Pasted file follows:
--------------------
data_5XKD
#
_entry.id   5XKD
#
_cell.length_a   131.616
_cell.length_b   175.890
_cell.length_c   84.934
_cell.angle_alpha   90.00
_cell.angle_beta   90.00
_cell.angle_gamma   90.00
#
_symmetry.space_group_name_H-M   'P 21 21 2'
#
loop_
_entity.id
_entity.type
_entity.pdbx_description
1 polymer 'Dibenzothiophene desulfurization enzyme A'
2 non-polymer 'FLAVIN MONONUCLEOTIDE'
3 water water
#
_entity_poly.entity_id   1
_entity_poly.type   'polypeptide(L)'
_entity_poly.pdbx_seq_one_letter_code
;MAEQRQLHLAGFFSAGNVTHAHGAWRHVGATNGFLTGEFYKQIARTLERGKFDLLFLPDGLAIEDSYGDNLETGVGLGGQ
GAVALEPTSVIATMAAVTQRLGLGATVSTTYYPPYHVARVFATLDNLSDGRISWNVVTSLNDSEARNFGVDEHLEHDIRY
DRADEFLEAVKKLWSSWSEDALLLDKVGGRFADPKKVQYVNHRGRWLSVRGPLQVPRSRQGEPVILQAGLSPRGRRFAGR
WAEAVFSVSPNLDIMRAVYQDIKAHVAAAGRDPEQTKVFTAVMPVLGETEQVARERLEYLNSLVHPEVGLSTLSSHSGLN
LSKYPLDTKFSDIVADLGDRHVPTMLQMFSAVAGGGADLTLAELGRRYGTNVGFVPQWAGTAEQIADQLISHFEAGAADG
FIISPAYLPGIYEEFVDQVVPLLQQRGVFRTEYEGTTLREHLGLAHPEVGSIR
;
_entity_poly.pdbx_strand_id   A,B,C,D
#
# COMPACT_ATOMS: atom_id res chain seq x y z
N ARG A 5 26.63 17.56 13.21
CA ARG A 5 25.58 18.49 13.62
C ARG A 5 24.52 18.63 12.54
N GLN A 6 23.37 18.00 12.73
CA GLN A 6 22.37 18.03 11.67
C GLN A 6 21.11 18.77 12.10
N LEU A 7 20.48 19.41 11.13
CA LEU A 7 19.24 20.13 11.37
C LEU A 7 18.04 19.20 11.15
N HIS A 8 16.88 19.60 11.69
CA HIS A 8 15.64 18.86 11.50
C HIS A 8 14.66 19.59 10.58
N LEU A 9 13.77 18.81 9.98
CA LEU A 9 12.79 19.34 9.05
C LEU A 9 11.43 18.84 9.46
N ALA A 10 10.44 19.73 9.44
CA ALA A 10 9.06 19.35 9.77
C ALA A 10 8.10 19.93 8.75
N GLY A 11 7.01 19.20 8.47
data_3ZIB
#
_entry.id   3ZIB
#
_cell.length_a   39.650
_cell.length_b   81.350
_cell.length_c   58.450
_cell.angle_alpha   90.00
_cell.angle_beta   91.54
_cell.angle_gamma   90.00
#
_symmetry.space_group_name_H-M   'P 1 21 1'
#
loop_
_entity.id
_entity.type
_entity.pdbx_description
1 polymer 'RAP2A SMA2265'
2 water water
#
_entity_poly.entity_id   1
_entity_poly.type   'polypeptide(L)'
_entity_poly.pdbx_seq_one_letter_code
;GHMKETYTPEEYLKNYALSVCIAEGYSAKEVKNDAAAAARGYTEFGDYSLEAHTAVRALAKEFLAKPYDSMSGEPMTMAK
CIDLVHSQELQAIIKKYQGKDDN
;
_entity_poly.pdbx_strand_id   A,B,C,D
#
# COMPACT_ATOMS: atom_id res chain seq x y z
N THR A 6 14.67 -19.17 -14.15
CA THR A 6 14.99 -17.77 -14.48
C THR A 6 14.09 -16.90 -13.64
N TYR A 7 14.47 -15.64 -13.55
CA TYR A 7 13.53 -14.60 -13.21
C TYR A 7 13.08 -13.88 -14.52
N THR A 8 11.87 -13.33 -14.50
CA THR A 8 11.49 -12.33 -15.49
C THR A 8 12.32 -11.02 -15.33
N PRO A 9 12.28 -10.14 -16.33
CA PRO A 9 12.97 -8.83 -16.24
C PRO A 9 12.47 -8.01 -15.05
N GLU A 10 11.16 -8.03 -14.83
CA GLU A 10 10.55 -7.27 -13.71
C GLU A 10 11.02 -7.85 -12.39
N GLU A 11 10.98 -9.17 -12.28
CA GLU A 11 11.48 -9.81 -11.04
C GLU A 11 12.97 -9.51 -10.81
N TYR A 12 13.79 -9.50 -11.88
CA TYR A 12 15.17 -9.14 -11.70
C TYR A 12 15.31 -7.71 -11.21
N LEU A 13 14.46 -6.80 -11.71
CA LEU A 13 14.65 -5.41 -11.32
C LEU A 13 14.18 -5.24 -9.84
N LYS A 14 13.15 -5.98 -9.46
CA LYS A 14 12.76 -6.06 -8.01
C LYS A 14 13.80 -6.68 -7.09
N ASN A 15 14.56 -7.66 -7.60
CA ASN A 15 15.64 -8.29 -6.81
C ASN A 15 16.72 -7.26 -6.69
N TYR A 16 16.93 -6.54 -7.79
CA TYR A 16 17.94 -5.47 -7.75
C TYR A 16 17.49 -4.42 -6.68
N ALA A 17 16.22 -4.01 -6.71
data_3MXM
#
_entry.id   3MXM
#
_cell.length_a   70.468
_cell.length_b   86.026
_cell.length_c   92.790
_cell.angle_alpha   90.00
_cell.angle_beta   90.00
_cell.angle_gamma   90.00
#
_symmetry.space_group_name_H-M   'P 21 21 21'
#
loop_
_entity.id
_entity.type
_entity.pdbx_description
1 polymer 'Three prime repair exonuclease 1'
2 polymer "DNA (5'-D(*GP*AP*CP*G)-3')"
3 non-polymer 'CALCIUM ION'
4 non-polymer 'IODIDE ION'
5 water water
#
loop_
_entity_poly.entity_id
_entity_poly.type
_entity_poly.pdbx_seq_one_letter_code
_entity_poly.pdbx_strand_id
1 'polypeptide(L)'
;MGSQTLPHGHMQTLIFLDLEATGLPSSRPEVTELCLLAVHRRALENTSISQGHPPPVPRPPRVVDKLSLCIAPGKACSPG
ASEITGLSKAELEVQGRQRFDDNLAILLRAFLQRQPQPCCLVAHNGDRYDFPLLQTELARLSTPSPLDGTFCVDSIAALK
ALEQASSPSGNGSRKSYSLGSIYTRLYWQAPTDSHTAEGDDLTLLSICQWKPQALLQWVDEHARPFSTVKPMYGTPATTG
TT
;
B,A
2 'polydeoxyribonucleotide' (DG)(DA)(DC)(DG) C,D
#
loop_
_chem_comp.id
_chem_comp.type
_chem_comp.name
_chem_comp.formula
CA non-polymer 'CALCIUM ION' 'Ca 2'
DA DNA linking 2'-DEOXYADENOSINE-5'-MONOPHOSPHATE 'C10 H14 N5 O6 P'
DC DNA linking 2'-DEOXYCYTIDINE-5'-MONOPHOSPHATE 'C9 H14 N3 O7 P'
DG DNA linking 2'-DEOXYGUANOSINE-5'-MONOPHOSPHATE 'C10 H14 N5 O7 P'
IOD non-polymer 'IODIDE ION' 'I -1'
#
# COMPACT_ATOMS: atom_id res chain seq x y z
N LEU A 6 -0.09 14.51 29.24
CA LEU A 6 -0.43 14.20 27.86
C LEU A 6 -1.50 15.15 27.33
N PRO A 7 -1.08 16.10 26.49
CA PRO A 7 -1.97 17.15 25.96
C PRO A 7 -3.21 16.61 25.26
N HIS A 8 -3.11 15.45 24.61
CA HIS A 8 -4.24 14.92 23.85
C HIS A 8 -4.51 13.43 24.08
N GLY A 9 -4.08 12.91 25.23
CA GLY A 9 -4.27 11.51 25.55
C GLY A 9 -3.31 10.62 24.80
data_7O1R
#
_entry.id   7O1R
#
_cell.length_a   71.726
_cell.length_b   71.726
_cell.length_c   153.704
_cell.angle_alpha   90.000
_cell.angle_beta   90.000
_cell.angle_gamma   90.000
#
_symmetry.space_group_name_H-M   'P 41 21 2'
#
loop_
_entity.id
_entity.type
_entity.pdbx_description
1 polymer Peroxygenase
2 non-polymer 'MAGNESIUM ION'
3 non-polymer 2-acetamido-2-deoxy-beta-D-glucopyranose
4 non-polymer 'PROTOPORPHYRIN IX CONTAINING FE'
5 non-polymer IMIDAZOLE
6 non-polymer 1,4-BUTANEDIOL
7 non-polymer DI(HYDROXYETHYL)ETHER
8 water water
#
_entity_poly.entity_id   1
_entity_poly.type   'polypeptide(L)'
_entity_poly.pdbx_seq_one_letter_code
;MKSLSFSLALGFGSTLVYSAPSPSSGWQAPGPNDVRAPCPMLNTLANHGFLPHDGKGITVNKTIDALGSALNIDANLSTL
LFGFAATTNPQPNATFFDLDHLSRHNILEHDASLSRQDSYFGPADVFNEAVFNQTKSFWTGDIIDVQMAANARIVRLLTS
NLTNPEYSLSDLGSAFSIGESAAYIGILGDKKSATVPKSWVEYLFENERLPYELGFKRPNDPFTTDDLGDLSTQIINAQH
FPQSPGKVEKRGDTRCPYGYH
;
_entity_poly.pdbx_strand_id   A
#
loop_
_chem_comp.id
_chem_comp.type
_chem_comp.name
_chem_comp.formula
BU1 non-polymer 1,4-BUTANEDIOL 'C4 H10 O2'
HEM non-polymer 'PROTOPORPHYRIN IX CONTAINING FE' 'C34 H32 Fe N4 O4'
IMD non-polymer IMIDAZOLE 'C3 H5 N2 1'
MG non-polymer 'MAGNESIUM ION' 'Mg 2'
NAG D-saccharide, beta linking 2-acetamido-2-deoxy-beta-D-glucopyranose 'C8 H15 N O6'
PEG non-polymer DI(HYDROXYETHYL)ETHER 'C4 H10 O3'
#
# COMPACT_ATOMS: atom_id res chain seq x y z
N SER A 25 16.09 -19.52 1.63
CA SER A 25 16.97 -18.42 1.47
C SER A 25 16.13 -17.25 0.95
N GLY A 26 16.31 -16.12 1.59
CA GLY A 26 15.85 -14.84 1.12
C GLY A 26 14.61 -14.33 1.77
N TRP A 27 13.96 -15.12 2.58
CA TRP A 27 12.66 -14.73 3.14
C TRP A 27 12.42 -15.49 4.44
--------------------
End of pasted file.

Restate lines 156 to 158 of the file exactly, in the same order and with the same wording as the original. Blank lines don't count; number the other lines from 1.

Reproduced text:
_chem_comp.type
_chem_comp.name
_chem_comp.formula